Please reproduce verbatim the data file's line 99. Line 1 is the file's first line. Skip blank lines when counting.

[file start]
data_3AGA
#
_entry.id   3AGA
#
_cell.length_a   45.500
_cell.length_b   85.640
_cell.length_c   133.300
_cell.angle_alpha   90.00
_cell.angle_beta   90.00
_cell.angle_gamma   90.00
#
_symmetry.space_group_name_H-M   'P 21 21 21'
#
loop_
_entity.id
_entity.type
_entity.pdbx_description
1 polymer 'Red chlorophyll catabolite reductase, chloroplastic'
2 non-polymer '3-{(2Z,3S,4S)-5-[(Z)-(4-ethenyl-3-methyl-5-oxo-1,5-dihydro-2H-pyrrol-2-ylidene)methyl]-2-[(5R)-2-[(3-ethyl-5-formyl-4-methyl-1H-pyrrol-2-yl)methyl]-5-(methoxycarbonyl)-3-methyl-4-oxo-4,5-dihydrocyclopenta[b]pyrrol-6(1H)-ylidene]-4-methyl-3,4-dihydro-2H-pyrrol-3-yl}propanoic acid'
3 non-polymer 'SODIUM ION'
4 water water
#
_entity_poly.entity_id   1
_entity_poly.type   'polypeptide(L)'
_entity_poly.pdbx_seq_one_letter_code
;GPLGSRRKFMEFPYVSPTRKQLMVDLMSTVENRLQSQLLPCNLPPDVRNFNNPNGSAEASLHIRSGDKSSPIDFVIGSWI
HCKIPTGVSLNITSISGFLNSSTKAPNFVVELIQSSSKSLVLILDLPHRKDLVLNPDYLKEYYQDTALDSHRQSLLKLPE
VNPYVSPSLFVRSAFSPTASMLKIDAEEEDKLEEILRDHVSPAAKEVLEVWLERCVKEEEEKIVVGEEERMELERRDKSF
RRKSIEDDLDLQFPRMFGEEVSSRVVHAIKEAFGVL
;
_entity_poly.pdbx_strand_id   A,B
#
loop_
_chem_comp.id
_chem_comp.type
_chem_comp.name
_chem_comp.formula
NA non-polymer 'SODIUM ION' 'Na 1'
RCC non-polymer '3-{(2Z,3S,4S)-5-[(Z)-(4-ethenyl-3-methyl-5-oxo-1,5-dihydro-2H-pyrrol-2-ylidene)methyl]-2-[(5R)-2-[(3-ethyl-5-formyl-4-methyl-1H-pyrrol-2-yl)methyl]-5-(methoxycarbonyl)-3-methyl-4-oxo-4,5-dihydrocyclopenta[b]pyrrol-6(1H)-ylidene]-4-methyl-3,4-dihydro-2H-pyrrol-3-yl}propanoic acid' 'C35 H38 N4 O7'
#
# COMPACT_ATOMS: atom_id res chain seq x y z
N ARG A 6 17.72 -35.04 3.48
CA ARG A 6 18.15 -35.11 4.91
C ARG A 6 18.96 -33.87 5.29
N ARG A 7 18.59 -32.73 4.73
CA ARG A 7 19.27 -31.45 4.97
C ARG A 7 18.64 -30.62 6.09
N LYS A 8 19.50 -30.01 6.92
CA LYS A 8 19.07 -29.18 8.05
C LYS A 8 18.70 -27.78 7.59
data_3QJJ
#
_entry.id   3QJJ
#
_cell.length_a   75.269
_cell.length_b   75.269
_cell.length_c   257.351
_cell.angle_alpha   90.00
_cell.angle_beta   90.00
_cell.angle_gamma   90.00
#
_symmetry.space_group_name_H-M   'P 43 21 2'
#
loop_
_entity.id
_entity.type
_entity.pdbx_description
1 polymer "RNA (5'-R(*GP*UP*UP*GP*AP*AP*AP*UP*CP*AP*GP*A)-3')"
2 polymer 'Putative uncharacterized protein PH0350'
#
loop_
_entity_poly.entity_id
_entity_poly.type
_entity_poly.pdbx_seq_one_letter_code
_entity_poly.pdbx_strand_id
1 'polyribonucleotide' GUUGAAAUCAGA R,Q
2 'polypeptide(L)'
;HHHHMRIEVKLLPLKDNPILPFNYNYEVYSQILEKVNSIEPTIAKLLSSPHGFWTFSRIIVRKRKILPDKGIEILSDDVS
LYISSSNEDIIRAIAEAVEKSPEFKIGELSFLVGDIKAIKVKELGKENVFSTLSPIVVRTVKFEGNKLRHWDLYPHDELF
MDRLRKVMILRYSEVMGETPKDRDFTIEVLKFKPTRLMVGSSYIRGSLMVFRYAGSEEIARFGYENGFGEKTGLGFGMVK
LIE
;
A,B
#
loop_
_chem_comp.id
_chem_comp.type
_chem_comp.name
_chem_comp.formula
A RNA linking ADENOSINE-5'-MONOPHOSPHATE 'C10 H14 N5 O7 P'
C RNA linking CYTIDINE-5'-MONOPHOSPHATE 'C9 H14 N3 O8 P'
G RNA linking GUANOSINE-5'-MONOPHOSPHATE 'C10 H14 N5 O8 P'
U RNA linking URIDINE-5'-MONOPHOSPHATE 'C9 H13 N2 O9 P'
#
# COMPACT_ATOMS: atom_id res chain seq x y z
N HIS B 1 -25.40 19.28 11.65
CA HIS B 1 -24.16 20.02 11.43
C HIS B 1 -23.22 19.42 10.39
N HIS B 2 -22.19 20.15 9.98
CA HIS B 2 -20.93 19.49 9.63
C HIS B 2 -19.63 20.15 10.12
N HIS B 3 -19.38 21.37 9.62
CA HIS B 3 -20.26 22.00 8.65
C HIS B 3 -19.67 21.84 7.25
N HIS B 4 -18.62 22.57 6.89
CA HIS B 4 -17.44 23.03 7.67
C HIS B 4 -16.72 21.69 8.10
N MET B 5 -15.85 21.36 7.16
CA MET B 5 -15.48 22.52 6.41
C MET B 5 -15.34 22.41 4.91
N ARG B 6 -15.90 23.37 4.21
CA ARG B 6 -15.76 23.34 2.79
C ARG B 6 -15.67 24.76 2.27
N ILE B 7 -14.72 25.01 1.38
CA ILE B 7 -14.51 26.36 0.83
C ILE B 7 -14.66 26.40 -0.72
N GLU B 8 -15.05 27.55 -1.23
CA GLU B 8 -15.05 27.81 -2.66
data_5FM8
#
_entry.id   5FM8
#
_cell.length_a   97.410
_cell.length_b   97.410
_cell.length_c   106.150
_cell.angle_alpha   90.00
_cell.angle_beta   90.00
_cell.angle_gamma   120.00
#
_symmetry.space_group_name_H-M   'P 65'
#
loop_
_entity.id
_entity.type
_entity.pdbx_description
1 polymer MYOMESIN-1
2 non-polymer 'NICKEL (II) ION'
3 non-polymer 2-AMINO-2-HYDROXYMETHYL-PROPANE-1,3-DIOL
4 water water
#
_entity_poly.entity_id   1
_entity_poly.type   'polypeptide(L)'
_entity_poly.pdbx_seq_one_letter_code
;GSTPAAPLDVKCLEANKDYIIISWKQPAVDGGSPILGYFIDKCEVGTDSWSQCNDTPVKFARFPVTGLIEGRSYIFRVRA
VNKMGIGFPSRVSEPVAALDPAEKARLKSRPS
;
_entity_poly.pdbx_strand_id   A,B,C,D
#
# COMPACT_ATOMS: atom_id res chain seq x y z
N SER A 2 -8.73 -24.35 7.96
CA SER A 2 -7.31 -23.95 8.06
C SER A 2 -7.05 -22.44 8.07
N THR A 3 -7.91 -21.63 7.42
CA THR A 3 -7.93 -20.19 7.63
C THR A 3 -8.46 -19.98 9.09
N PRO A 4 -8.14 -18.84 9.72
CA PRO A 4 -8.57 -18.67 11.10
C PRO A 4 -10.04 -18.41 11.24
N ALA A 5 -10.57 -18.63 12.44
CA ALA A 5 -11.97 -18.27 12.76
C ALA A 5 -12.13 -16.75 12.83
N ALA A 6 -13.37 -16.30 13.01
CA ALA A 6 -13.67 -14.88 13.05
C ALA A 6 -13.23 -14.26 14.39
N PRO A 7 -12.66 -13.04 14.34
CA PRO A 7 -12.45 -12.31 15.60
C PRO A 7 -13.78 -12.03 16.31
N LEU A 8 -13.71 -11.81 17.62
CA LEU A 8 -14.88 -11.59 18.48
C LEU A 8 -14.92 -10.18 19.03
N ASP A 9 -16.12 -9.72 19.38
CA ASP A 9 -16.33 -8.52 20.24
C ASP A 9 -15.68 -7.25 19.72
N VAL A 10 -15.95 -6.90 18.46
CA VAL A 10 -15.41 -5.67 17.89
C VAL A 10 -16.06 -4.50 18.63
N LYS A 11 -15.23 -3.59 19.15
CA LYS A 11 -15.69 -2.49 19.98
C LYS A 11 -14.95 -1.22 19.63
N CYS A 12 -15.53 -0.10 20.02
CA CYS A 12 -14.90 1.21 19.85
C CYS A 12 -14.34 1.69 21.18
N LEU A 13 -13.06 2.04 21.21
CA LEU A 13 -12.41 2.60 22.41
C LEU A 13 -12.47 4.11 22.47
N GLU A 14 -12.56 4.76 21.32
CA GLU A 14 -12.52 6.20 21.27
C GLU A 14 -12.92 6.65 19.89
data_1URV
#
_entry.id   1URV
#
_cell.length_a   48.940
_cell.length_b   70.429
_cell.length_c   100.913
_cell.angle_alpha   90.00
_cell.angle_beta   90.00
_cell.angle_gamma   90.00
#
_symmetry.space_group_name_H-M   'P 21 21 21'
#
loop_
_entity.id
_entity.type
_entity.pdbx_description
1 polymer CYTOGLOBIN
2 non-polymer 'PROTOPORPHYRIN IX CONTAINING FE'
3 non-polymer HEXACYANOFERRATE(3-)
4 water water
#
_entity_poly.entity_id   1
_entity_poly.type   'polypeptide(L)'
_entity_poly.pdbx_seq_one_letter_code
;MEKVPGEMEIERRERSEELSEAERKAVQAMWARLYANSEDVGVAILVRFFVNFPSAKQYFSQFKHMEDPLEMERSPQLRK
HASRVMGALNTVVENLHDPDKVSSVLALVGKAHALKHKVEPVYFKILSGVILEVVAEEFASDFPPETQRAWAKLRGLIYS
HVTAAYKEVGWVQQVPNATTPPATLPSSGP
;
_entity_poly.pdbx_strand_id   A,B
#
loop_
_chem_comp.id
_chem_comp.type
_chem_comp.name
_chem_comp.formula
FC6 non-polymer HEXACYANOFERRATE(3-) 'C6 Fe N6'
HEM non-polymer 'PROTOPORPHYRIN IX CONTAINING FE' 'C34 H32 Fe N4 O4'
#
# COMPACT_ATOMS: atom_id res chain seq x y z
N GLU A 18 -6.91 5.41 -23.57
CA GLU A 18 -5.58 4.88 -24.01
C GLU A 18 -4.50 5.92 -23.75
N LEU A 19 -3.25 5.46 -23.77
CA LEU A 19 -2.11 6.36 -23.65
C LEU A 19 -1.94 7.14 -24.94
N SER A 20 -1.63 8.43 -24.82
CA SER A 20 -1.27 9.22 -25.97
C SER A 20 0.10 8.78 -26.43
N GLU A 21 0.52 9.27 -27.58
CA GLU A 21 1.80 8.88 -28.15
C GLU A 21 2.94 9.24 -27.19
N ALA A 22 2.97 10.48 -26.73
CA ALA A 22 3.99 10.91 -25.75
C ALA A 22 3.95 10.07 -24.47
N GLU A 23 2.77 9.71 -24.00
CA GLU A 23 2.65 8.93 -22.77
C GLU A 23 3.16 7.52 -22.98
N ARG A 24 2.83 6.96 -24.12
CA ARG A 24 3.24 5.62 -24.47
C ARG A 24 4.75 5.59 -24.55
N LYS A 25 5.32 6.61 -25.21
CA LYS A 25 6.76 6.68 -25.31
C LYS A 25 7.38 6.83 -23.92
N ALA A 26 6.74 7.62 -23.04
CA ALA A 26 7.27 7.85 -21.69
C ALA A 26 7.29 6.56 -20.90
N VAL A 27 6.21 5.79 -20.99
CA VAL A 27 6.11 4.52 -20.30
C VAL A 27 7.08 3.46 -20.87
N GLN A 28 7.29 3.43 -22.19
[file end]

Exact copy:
N HIS B 2 -22.19 20.15 9.98